I did a lot of research on the internet and the best remedy for this anterior knee pain, patellar maltracking kind of problems is getting strength on your hips. Now I am doing some hip exercises daily and waiting to see results.

My MRI's or x-rays don't reveal a big problem on the cartilage. They say there is a thinning but it shouldn't cause that much problem I guess. There is a problem with the movement of kneecap and it should be because of weak glute muscles. It causes femoral internal rotation. I am just hoping in 6 months I can have a stronger butt and I can do at least some commuter rides.
Yes, cross training is good... I had a similar problem after going from years and years of a sedentary lifestyle to cycling 150 miles a week. A rebalance of the hip and upper leg muscles (mostly with ankle weights) helped a great deal. Now though I have incorporated those exercises into my daily life along with the cycling and also added some gym routines that I just can't get at home. I also added some running into my routine -- which created a whole new set of muscle imbalance issues! But, despite ongoing problems, my legs & hips keep getting stronger -- in all of their muscles...

As a result, I am becoming increasingly skeptical of using just a single form of exercise. It's like doing just a single barbell exercise. It only builds a few strong muscles and the rest remain weak -- which creates new problems you didn't have before starting the barbell exercises....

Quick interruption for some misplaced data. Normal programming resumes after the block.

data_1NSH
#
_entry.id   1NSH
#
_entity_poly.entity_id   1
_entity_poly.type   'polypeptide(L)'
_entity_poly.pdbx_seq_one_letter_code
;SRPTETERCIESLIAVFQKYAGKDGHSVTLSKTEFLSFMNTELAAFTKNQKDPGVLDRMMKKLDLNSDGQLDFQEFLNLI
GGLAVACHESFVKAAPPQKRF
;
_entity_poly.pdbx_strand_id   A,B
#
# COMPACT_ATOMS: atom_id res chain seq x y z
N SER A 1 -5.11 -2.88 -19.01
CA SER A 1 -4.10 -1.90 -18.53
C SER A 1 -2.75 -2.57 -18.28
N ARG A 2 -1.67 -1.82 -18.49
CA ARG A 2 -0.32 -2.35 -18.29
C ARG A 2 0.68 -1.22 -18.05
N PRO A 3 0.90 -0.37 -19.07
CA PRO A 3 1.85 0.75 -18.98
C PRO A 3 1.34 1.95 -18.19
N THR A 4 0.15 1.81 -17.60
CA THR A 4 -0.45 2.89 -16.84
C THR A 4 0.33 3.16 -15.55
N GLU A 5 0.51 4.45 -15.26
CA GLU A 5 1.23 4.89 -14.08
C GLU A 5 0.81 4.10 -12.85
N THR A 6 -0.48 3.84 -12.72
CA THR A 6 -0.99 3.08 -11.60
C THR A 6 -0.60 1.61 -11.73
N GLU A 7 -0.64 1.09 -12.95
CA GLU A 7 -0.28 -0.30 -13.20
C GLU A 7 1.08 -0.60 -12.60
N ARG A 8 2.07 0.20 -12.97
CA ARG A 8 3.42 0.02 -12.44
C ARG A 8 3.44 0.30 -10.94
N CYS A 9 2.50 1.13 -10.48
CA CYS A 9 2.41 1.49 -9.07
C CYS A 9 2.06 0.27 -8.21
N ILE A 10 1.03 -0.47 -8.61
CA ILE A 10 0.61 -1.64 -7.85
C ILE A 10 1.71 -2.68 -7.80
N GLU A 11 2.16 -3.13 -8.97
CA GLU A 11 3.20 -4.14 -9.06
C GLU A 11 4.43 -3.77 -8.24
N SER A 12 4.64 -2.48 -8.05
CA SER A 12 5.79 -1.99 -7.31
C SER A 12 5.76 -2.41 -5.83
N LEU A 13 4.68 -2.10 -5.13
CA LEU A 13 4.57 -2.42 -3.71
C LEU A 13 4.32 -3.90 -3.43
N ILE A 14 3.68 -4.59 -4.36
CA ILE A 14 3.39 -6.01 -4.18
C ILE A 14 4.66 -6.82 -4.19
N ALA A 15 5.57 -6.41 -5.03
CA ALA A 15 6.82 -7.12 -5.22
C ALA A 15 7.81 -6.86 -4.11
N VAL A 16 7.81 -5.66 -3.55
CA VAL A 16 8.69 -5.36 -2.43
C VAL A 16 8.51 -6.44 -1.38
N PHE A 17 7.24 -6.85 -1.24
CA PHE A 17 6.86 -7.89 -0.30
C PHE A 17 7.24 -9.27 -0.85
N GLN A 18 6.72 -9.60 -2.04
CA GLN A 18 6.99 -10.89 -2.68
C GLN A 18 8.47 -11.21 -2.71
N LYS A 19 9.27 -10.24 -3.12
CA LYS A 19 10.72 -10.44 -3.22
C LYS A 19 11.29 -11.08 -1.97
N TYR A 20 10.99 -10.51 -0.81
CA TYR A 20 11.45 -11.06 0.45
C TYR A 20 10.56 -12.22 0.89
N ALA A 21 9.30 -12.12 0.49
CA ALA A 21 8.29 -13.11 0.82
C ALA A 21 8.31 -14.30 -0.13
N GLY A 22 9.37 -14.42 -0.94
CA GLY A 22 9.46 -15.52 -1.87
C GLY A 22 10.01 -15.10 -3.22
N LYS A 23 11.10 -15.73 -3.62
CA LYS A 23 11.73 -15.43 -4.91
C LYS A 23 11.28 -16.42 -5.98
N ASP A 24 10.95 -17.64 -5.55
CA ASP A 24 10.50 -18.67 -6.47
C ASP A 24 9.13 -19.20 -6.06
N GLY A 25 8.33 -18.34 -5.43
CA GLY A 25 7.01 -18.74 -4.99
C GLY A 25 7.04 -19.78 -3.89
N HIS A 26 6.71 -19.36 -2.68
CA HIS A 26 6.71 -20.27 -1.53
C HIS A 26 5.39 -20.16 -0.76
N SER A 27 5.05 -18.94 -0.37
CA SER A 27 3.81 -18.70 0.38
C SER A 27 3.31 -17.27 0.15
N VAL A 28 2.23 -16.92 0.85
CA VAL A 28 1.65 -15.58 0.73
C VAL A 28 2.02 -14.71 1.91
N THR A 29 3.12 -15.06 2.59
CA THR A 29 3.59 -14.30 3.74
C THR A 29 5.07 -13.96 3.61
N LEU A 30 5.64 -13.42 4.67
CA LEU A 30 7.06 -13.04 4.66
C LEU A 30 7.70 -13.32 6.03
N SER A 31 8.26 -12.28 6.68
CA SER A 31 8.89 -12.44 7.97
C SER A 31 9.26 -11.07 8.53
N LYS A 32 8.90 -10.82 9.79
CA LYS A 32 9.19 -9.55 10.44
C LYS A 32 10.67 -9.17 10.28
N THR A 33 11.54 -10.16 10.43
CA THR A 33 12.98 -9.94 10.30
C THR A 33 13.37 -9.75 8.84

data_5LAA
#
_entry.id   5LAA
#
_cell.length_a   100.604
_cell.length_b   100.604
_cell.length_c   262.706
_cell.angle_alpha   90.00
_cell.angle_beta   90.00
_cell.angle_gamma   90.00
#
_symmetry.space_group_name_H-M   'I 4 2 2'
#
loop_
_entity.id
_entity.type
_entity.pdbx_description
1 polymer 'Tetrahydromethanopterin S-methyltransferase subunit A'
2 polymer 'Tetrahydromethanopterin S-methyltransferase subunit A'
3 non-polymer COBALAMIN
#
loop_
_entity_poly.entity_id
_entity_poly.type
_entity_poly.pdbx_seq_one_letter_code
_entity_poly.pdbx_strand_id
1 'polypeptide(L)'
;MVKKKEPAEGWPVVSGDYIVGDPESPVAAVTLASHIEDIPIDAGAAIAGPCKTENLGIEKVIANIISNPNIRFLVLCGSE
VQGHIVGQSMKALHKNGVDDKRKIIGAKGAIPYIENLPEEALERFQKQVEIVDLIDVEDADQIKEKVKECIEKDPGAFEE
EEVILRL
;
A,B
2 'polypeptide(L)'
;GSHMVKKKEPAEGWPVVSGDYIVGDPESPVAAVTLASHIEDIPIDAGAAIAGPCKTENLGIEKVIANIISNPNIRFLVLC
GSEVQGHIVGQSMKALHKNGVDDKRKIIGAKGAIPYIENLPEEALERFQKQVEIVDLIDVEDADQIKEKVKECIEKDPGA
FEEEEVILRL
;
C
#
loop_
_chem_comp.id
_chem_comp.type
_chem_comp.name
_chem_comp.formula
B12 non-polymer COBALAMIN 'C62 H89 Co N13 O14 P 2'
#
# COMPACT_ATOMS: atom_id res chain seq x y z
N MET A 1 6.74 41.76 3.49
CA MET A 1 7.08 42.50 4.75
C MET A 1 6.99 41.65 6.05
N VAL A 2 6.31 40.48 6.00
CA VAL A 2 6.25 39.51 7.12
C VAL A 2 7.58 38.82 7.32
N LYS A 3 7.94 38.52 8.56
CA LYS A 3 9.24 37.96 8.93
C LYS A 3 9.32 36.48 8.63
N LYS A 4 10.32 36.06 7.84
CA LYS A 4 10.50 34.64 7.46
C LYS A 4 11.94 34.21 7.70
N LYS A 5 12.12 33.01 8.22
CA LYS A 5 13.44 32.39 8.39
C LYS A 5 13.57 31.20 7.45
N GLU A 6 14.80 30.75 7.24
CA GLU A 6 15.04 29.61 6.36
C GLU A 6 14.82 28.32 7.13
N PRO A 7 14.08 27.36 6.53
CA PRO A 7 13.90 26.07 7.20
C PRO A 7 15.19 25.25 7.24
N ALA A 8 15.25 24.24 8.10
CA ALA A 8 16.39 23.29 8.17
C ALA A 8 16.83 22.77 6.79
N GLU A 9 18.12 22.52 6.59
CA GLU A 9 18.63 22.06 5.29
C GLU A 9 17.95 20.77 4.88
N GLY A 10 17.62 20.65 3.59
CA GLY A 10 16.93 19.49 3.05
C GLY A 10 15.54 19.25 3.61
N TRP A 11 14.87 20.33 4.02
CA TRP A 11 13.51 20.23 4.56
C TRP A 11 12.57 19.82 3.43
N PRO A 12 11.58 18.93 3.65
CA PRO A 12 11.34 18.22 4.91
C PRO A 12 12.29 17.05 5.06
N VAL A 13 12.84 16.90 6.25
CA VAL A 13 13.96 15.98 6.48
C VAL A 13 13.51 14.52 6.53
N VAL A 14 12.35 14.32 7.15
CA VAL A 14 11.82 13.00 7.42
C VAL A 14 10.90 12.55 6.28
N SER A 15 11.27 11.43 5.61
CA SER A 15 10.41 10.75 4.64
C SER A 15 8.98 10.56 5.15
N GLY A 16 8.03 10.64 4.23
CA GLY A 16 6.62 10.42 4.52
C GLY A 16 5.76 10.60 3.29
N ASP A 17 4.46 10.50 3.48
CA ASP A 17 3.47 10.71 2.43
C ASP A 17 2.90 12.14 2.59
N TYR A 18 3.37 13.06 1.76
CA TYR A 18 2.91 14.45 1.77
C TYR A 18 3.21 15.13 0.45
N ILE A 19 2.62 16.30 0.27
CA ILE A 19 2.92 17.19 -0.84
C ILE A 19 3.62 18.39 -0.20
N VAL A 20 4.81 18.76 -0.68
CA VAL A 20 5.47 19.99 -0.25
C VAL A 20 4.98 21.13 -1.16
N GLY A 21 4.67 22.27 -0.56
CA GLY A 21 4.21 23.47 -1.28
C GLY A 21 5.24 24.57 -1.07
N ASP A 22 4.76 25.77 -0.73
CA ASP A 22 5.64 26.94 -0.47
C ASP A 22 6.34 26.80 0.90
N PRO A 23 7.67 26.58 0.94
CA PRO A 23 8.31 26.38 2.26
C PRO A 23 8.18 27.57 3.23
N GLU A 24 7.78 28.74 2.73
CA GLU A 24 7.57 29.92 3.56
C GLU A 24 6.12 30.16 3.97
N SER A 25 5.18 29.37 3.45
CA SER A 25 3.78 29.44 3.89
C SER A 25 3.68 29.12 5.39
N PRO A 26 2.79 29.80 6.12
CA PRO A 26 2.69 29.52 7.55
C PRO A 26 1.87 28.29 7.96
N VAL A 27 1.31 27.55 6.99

But equally (or more) important: is flexibility. As your muscles strengthen, they also tend to tighten. Keep them stretched out. I am finding that typical 15-30 second stretches before or after a workout do not do much. Instead I find that a combination of dynamic stretches along with extended 60 full second passive stretches done daily to be the most effective.
... Perhaps in your youth this is not as important. But being well into my 60's, I find stretching to be as important as strengthening those muscles.

p.s. I found that orthopedists overly focus on bones, joints and cartilage and ignore muscle, tendon and peripheral nerves. That's understandable: they make their money working on bones, joints and cartilage. Unless there is an outright tear, there's no money in muscle, tendon and peripheral nerves...
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Old 09-12-15, 04:00 AM